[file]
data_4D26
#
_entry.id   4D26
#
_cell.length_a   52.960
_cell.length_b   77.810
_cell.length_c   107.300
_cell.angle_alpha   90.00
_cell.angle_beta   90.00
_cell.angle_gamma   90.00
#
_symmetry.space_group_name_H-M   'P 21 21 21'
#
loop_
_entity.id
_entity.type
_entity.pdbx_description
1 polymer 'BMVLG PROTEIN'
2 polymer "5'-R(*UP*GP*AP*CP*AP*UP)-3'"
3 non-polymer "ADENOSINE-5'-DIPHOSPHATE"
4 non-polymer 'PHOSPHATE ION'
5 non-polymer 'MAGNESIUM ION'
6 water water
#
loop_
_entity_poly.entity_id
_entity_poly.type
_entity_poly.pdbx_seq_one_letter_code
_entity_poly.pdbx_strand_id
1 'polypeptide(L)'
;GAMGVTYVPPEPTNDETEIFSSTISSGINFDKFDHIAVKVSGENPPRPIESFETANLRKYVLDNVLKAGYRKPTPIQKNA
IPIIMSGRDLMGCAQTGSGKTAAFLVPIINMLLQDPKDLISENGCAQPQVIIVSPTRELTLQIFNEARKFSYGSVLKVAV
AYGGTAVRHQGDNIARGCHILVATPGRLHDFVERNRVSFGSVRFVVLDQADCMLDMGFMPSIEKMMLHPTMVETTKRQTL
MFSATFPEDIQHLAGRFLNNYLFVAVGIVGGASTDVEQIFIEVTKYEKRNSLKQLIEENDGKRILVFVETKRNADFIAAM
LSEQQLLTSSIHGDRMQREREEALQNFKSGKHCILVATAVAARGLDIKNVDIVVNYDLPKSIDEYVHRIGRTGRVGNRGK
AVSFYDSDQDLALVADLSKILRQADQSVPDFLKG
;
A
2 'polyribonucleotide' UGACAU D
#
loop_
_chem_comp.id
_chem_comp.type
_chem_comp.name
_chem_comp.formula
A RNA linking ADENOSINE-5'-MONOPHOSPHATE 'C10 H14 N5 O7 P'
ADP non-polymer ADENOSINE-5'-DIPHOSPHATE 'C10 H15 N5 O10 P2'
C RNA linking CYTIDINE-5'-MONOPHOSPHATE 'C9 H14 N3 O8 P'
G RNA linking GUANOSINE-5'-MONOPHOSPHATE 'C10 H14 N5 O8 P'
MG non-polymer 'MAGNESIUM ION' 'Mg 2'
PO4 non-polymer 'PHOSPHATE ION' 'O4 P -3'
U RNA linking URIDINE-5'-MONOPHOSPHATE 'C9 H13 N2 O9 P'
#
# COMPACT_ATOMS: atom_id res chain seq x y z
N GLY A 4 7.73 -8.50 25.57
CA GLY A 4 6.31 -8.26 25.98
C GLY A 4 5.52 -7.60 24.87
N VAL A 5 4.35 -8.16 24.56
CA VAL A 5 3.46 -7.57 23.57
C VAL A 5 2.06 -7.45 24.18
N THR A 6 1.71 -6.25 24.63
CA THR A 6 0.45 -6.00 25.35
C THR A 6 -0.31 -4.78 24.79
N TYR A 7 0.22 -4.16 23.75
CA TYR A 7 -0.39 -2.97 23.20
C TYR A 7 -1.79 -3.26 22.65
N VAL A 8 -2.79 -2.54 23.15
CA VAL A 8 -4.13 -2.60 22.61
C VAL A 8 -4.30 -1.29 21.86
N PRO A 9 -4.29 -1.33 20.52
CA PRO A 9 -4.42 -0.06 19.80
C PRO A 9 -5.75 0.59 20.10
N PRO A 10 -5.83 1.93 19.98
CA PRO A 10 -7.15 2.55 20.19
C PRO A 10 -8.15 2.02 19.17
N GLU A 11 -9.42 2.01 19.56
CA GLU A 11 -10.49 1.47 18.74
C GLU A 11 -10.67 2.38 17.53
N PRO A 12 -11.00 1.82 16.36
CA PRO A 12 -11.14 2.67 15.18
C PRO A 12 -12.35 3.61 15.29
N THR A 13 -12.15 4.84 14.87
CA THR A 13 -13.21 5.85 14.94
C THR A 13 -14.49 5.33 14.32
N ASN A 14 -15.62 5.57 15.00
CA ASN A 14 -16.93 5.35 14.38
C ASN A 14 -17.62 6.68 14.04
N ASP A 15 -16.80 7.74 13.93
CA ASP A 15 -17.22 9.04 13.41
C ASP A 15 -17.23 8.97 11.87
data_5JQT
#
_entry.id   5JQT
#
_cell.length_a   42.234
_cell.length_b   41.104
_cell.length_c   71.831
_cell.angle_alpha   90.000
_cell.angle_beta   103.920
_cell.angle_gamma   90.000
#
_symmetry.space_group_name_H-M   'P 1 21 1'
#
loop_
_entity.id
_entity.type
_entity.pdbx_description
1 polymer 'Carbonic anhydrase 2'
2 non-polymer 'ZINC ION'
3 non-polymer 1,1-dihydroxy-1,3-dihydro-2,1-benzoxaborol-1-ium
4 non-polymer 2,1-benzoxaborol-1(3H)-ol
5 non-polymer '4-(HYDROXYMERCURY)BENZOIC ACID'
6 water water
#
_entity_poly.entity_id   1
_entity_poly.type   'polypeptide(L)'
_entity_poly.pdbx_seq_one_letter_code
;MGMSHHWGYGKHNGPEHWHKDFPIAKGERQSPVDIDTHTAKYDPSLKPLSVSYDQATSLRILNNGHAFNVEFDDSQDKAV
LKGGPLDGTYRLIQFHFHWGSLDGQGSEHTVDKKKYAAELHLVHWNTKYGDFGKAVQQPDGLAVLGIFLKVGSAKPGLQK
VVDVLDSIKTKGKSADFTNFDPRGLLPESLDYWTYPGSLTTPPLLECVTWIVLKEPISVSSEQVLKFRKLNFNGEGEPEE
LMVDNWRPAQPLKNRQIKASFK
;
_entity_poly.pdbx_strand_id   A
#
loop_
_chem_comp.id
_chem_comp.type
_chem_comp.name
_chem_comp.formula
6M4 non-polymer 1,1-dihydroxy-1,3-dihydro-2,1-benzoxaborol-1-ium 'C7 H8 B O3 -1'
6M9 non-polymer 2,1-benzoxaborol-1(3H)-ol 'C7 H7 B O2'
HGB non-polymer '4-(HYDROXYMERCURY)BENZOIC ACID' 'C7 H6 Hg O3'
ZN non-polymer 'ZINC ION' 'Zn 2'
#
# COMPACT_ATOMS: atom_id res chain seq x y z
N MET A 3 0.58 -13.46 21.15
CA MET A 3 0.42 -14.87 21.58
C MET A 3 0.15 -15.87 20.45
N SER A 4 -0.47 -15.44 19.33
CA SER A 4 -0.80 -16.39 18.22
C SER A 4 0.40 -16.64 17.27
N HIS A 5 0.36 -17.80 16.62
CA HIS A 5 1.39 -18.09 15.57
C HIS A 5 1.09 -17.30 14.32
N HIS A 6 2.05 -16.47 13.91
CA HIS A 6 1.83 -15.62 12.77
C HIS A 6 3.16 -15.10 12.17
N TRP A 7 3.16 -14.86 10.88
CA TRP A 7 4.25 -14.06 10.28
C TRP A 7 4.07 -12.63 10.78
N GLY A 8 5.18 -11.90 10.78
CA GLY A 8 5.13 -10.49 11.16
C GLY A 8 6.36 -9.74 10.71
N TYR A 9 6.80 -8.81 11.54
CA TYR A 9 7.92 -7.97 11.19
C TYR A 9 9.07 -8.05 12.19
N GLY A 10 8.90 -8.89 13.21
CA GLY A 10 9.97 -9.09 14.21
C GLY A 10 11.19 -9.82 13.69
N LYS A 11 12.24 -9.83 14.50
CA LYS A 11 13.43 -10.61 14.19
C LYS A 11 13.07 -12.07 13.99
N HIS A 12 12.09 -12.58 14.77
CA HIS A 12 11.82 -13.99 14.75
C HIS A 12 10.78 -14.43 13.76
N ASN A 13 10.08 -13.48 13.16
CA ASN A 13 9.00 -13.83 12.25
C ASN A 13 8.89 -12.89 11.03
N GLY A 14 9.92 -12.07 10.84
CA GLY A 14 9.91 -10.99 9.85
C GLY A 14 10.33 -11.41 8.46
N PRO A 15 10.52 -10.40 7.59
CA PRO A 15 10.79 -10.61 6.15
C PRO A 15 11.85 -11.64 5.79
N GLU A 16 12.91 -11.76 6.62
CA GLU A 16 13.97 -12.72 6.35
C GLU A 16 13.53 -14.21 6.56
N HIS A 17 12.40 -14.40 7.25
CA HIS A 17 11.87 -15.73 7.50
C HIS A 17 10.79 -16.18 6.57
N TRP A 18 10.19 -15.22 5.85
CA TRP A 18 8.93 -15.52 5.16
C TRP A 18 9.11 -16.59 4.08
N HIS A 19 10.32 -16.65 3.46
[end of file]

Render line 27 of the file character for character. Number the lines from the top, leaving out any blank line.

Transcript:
_entity_poly.type